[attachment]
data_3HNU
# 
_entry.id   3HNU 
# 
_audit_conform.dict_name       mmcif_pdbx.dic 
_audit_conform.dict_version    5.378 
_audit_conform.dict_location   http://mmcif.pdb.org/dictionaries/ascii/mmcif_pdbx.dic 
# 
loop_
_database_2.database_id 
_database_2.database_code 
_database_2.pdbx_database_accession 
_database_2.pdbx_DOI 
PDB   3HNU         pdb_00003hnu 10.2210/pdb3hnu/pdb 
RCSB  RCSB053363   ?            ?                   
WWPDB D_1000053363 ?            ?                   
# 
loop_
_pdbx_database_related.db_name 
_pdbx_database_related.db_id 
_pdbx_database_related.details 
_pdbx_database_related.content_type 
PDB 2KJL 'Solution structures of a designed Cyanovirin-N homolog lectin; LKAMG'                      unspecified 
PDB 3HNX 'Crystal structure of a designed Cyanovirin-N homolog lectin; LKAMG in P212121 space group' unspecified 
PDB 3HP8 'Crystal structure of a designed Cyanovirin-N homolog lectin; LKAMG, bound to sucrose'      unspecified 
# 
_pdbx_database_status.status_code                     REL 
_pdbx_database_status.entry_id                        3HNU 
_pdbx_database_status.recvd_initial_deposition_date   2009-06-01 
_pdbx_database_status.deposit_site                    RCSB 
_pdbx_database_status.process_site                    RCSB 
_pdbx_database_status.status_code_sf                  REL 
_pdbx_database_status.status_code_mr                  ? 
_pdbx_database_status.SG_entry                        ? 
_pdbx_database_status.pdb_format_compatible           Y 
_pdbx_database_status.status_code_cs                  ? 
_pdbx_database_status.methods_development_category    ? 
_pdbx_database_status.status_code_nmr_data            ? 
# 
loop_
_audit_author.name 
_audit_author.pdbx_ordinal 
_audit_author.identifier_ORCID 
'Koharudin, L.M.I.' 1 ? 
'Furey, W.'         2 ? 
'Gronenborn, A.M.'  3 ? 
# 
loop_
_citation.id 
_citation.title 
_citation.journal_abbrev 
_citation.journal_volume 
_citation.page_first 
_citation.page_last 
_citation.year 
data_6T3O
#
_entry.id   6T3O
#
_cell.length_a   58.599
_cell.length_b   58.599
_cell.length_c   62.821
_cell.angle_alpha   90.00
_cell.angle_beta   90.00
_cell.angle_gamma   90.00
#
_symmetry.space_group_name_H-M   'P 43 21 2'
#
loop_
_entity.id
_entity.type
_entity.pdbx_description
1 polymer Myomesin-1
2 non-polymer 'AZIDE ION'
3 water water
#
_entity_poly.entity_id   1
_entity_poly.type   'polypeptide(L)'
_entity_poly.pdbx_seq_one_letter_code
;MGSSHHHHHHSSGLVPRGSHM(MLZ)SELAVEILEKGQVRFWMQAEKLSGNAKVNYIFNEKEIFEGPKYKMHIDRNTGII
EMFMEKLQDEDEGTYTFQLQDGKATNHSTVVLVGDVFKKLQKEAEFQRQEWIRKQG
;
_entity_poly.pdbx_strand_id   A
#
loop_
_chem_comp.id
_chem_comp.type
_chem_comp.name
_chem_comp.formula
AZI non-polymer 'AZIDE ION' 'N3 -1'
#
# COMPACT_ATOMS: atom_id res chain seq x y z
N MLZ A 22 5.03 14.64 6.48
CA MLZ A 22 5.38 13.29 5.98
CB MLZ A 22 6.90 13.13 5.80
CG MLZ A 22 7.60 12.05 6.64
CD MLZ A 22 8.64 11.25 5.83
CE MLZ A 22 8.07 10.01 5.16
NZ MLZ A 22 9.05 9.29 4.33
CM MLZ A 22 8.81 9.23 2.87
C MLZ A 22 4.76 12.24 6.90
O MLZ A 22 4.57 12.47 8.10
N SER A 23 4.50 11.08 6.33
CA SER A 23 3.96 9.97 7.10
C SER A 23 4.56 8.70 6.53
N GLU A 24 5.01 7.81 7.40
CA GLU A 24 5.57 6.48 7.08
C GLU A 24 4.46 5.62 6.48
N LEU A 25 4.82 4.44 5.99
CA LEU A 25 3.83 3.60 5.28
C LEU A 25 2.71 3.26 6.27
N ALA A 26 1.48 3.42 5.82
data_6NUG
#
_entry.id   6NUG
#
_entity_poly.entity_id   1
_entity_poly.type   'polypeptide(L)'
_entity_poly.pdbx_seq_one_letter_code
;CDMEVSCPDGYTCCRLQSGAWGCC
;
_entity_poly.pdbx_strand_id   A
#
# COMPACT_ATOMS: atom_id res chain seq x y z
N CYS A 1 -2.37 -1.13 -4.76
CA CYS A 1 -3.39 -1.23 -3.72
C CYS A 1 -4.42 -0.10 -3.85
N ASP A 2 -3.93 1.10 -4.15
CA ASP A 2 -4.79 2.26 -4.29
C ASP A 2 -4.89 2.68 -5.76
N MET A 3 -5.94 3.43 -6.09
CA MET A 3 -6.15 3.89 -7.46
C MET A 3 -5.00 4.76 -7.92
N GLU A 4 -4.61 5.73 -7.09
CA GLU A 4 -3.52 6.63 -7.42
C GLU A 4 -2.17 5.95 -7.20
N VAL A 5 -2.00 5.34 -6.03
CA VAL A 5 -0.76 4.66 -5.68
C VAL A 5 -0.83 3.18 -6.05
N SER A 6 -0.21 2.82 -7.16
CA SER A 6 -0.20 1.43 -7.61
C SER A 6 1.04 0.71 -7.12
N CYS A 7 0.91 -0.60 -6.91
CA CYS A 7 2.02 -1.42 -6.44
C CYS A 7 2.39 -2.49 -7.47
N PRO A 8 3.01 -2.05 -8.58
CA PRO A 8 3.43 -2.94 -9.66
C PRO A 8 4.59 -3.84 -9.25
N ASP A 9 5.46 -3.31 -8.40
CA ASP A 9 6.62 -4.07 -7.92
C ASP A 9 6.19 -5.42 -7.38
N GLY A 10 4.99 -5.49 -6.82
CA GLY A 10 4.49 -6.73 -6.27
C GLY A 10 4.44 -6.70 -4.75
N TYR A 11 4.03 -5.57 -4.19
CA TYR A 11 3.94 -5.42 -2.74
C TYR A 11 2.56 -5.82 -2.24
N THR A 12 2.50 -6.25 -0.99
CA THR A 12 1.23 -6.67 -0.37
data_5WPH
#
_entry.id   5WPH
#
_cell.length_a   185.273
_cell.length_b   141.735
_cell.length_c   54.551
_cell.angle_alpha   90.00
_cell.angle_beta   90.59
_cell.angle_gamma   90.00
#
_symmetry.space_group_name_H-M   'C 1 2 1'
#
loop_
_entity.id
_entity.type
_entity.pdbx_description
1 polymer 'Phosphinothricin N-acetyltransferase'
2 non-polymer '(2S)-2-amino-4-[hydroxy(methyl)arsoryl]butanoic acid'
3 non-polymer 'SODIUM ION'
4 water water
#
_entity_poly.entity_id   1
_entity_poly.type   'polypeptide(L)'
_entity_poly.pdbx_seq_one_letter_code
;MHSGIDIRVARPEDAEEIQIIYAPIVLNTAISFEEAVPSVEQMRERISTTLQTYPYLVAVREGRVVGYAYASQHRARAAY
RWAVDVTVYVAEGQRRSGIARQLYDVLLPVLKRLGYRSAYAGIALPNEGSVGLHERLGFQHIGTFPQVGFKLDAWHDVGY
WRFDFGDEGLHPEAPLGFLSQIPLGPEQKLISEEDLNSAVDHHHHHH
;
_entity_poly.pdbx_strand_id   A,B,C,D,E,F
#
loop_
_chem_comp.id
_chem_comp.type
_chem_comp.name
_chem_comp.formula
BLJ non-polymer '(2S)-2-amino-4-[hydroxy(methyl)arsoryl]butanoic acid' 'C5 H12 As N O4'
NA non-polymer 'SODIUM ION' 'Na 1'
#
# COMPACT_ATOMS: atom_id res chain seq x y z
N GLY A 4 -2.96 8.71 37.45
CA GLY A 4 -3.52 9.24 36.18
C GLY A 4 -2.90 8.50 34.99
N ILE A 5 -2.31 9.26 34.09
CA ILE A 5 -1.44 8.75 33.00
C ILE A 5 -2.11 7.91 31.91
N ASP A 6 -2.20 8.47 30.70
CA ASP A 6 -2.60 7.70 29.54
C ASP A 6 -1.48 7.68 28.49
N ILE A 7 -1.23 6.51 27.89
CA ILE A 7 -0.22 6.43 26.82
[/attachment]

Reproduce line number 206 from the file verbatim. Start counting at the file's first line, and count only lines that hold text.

N ASP A 6 -2.20 8.47 30.70